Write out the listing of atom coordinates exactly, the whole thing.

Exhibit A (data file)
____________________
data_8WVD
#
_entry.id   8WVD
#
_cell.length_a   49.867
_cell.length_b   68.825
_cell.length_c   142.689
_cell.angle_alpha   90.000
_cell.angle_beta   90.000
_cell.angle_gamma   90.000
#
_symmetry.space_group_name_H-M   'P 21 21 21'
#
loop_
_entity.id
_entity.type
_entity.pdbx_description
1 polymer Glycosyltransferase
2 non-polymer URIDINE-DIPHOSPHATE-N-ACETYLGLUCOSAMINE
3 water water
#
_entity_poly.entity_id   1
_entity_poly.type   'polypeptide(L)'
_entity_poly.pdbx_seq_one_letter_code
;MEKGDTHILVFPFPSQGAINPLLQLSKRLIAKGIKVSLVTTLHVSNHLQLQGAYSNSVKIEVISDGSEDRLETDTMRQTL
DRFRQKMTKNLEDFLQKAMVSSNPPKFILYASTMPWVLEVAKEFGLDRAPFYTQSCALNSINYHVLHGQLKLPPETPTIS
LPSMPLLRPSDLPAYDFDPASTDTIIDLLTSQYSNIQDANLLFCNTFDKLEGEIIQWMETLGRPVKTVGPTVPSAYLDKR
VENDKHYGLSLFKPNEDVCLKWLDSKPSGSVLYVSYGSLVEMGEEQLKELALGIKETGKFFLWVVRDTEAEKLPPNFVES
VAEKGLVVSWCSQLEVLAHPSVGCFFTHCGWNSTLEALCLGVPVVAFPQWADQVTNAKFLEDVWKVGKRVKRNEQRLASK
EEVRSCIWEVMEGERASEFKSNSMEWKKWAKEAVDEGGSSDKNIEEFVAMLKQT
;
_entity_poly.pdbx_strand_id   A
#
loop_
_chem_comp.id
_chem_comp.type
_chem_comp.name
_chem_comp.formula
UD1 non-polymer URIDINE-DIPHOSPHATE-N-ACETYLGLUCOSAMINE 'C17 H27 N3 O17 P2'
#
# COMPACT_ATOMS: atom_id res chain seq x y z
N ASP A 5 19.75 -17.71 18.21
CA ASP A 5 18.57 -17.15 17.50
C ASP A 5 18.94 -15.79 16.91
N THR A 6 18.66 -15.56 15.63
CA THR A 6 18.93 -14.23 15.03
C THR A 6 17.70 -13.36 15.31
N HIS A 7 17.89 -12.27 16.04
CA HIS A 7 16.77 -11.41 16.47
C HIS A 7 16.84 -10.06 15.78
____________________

data_8WVD
#
_entry.id   8WVD
#
_cell.length_a   49.867
_cell.length_b   68.825
_cell.length_c   142.689
_cell.angle_alpha   90.000
_cell.angle_beta   90.000
_cell.angle_gamma   90.000
#
_symmetry.space_group_name_H-M   'P 21 21 21'
#
loop_
_entity.id
_entity.type
_entity.pdbx_description
1 polymer Glycosyltransferase
2 non-polymer URIDINE-DIPHOSPHATE-N-ACETYLGLUCOSAMINE
3 water water
#
_entity_poly.entity_id   1
_entity_poly.type   'polypeptide(L)'
_entity_poly.pdbx_seq_one_letter_code
;MEKGDTHILVFPFPSQGAINPLLQLSKRLIAKGIKVSLVTTLHVSNHLQLQGAYSNSVKIEVISDGSEDRLETDTMRQTL
DRFRQKMTKNLEDFLQKAMVSSNPPKFILYASTMPWVLEVAKEFGLDRAPFYTQSCALNSINYHVLHGQLKLPPETPTIS
LPSMPLLRPSDLPAYDFDPASTDTIIDLLTSQYSNIQDANLLFCNTFDKLEGEIIQWMETLGRPVKTVGPTVPSAYLDKR
VENDKHYGLSLFKPNEDVCLKWLDSKPSGSVLYVSYGSLVEMGEEQLKELALGIKETGKFFLWVVRDTEAEKLPPNFVES
VAEKGLVVSWCSQLEVLAHPSVGCFFTHCGWNSTLEALCLGVPVVAFPQWADQVTNAKFLEDVWKVGKRVKRNEQRLASK
EEVRSCIWEVMEGERASEFKSNSMEWKKWAKEAVDEGGSSDKNIEEFVAMLKQT
;
_entity_poly.pdbx_strand_id   A
#
loop_
_chem_comp.id
_chem_comp.type
_chem_comp.name
_chem_comp.formula
UD1 non-polymer URIDINE-DIPHOSPHATE-N-ACETYLGLUCOSAMINE 'C17 H27 N3 O17 P2'
#
# COMPACT_ATOMS: atom_id res chain seq x y z
N ASP A 5 19.75 -17.71 18.21
CA ASP A 5 18.57 -17.15 17.50
C ASP A 5 18.94 -15.79 16.91
N THR A 6 18.66 -15.56 15.63
CA THR A 6 18.93 -14.23 15.03
C THR A 6 17.70 -13.36 15.31
N HIS A 7 17.89 -12.27 16.04
CA HIS A 7 16.77 -11.41 16.47
C HIS A 7 16.84 -10.06 15.78